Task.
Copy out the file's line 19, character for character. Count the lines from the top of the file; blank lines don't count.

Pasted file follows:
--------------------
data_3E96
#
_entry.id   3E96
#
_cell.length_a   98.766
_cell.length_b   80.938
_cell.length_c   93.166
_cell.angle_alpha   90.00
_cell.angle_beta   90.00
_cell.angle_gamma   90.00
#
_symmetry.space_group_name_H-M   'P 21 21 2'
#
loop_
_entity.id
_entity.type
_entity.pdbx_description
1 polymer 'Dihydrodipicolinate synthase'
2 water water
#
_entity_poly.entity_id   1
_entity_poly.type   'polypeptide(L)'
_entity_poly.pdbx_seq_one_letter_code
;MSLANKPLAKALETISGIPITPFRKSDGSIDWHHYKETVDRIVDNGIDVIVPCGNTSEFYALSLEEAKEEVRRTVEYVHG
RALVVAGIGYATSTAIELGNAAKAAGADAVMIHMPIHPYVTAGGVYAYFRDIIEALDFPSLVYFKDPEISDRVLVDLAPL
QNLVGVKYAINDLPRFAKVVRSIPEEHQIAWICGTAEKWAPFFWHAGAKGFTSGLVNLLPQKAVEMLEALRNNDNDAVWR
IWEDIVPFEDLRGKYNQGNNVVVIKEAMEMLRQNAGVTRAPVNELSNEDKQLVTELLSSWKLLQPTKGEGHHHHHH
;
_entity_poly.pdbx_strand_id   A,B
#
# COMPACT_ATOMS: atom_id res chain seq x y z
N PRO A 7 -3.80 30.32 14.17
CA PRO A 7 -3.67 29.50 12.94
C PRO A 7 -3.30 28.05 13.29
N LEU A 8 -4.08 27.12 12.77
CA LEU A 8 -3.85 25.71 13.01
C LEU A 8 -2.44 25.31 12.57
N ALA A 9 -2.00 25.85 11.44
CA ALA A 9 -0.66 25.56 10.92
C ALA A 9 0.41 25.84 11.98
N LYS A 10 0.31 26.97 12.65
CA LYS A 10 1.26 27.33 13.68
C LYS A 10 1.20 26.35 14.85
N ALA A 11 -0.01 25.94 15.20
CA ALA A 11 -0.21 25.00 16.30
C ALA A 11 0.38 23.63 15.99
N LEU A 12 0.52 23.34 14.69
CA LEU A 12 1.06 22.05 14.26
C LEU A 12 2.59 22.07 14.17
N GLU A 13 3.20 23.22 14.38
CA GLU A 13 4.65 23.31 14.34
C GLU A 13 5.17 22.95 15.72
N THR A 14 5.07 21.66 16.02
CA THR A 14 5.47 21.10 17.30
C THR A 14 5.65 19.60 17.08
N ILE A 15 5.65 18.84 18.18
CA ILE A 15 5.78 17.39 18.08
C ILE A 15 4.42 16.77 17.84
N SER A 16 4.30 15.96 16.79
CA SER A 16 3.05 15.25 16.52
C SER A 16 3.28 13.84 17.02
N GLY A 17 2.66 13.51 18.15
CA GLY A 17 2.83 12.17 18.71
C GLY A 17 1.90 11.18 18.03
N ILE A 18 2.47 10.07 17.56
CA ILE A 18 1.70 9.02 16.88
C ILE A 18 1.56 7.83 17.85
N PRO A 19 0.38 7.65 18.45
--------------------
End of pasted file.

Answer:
2 water water